Have you heard about the Vault 8 stuff?  If you haven’t, Vault 8 is a new repository at Wikileaks for US Intelligence software tools.  One particularly interesting thing they put out there is Hive — I’ll warn you that I haven’t gone through it with a fine-toothed comb or anything, but one of the things folks are noticing is that it contains a mechanism to use fraudulent Kaspersky certificates, issued by Thawte, to aid in exfiltration.

That’s interesting on it’s own, and I feel bad for Kaspersky because they’re already struggling to get out from under the bus…  but really for me it’s a bit of “last straw” for Thawte and maybe all the CA’s-that-were-formerly-Symantec on the whole.  Yes, I know this is just one instance of one bogus cert… but it seems like every time I read about certificate problems, Thawte has something to do with it.  I never really unpacked the data (until now), and I think Thawte is reflected disproportionately high.  I’ll explain what I mean, but first let’s tee it up.

First, you probably recall that I’ve been griping on this blog about the public PKI security model.  I did it when WoSign got the boot from the last of the browser trusted root stores, I did it again to comment on the meteoric rise of Let’sEncrypt (arguing that the economics of public CA’s support this) and then again when Google announced plans to pull HPKP out of Chrome (it didn’t address the root issue anyway and it’s better done at a different level of the stack).  Anyway, you’ve probably noticed I’ve been beating a drum that the public PKI model is broken.  I’m not the first to say that of course.  That said, I flatter myself that I’m maybe early to the table in trying to unpack the specific microeconomic reasons why.  Maybe others are out there researching that and I just don’t know about it.  If somebody knows of formal research in this area, I would greatly appreciate you telling me about it.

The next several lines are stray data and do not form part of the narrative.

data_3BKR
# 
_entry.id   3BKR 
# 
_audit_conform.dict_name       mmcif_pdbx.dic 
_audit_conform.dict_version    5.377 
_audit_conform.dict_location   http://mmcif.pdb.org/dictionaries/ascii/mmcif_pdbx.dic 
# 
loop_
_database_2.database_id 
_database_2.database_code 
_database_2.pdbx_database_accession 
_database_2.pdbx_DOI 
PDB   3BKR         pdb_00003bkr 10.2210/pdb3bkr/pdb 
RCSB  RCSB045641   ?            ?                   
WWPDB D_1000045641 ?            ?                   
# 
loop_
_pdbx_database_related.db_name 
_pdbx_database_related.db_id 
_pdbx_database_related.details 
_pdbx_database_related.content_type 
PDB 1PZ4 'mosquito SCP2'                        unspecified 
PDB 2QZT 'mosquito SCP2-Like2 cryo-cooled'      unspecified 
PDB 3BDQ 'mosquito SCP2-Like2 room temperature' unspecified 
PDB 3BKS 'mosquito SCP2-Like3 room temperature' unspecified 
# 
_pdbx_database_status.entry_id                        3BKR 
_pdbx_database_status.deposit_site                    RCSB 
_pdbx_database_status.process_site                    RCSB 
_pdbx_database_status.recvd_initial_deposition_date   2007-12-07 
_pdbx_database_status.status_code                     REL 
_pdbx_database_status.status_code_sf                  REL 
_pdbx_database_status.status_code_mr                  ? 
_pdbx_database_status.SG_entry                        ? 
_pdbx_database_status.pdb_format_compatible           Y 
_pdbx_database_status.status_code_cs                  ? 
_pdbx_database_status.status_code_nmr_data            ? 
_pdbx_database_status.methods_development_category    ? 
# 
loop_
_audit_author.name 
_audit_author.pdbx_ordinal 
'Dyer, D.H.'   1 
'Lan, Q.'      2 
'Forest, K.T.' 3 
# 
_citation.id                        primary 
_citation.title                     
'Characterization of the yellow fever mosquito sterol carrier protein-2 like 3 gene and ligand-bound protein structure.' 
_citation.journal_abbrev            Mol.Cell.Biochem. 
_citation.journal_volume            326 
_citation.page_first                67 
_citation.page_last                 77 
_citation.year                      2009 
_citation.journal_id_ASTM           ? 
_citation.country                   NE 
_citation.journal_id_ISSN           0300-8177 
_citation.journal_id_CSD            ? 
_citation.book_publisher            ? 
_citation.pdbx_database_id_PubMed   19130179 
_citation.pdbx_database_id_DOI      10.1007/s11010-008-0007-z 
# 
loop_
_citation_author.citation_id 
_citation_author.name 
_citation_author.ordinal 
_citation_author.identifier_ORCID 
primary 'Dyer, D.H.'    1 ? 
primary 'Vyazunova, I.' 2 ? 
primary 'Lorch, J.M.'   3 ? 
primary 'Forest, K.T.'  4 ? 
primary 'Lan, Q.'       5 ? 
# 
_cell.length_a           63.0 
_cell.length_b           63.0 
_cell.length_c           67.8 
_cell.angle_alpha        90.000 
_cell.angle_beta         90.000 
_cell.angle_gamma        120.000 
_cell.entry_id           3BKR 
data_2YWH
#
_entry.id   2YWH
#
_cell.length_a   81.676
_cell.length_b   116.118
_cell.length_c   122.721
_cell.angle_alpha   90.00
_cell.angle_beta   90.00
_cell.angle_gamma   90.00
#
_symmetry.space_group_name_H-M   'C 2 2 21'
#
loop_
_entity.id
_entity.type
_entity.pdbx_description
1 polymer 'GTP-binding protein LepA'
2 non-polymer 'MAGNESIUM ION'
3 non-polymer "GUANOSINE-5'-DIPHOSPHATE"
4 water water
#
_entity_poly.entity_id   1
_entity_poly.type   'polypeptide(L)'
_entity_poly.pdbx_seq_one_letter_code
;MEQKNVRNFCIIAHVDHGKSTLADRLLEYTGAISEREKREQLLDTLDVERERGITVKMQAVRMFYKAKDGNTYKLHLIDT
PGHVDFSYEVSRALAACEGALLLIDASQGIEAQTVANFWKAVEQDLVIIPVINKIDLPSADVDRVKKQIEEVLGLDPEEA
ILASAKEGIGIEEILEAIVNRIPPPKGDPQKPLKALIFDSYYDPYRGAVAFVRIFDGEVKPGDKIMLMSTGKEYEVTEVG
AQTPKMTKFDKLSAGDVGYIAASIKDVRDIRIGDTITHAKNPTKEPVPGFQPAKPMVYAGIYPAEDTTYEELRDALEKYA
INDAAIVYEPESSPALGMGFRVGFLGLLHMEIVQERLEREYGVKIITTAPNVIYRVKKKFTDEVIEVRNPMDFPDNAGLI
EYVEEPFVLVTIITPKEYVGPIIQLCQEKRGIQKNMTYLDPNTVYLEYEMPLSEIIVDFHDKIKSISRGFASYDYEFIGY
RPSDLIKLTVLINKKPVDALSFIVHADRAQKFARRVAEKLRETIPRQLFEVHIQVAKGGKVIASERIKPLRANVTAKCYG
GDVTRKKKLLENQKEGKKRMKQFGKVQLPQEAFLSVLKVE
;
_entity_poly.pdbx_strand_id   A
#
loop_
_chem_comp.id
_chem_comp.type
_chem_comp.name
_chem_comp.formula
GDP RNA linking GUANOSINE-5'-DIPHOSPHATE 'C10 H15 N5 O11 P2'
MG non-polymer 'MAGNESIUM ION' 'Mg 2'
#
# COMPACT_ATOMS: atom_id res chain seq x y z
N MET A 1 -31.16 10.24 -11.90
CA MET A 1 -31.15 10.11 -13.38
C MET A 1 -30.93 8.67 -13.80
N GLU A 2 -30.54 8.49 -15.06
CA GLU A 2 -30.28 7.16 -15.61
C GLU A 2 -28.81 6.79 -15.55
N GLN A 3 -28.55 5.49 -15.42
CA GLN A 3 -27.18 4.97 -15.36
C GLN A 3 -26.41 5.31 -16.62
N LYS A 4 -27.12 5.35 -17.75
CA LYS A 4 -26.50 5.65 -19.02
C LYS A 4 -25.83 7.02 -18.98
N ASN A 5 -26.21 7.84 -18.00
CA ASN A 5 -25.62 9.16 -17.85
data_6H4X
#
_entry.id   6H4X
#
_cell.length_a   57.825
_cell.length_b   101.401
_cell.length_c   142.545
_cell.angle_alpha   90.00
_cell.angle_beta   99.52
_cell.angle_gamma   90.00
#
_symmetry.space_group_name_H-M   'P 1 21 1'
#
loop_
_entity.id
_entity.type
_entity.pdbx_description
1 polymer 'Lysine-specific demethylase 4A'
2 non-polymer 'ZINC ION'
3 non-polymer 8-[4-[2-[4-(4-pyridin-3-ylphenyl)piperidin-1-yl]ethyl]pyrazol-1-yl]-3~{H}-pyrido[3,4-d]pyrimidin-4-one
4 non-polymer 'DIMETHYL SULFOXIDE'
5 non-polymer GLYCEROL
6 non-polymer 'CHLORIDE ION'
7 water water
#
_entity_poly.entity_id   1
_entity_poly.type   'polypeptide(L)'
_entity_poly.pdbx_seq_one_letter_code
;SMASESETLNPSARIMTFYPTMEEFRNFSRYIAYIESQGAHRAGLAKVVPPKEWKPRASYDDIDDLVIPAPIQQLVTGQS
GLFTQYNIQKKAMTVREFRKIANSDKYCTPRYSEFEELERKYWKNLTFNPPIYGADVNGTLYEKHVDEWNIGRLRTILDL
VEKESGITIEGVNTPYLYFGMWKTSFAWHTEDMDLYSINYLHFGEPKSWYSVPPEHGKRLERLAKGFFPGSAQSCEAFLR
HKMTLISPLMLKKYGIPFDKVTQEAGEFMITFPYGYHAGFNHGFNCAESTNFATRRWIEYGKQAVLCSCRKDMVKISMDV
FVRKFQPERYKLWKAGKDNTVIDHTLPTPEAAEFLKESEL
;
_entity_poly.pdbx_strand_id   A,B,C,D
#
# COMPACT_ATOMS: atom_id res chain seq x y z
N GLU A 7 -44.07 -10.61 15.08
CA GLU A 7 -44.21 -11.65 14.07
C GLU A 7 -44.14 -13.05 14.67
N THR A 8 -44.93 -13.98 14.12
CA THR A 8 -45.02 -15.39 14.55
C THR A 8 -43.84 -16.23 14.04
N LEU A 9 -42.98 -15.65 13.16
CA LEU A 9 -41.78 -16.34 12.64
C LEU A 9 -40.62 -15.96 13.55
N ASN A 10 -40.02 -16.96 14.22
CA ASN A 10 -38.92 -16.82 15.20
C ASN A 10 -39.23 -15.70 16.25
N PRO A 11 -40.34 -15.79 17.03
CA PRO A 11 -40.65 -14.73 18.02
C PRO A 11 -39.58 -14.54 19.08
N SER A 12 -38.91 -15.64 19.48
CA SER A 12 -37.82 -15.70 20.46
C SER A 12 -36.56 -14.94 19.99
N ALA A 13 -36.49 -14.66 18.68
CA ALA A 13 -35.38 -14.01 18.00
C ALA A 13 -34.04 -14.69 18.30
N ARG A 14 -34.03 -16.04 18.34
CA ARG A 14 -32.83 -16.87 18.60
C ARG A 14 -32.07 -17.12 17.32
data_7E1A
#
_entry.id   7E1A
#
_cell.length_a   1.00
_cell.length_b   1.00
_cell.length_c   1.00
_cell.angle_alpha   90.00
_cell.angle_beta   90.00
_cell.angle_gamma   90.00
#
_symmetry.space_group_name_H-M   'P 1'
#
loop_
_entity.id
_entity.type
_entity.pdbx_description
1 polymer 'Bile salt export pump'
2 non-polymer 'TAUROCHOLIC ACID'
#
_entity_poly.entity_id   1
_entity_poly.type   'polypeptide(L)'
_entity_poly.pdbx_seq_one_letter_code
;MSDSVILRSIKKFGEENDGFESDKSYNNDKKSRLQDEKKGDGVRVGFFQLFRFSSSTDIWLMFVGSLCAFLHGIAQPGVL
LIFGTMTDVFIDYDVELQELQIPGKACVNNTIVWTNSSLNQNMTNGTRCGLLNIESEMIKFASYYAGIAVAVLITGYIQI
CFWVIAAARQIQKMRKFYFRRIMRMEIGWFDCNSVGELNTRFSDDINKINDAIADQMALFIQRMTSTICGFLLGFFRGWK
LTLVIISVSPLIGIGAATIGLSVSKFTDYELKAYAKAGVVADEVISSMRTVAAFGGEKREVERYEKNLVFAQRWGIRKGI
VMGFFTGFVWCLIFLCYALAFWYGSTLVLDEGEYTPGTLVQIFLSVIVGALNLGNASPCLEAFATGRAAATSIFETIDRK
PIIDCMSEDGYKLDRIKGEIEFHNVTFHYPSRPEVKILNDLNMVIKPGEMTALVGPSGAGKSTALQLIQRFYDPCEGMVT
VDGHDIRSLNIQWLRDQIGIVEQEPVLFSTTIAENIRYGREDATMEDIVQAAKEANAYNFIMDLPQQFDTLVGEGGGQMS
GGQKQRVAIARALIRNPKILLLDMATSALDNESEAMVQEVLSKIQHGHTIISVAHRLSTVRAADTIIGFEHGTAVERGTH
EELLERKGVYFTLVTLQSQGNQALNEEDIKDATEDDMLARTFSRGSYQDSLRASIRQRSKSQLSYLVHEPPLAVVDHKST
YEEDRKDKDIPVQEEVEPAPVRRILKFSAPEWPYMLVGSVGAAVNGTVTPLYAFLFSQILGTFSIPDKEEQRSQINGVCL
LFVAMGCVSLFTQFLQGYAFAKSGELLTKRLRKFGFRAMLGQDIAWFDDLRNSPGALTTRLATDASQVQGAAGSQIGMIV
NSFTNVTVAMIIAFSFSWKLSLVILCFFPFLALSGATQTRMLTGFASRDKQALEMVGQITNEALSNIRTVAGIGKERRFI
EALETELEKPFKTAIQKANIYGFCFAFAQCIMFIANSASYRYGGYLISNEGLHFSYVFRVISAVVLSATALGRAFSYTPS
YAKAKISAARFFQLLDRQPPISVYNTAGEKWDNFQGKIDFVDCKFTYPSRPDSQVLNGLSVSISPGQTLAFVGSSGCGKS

Anyway, I’ve explained why the case is what it is, so I’ll spare you going through it again (if you’re really interested, the Let’sEncrypt link I referenced above will go through it in more detail).  Just trust me when I tell you that the economics favor overall reduction in the security of certificate issuance processes over time.  You can take it to the bank.  It likewise frustrates me that nobody seems to care.  I promise you, this is every bit as big a problem as something like EternalBlue — it’s arguably worse because it facilitates targeted, stealth attacks against pretty much whomever.  No, there’s no “zombie apocalypse” scenario like WannaCry that originates from the PKI problem.  It’s more subtle, which I’d argue is worse.  So we know two things: 1) the rigor of certificate issuance processes and security measures will erode over time.  2) As they do so, the probability of bogus certs will tend to increase.  In fact, if you’ve been paying attention, you can see it at work right now.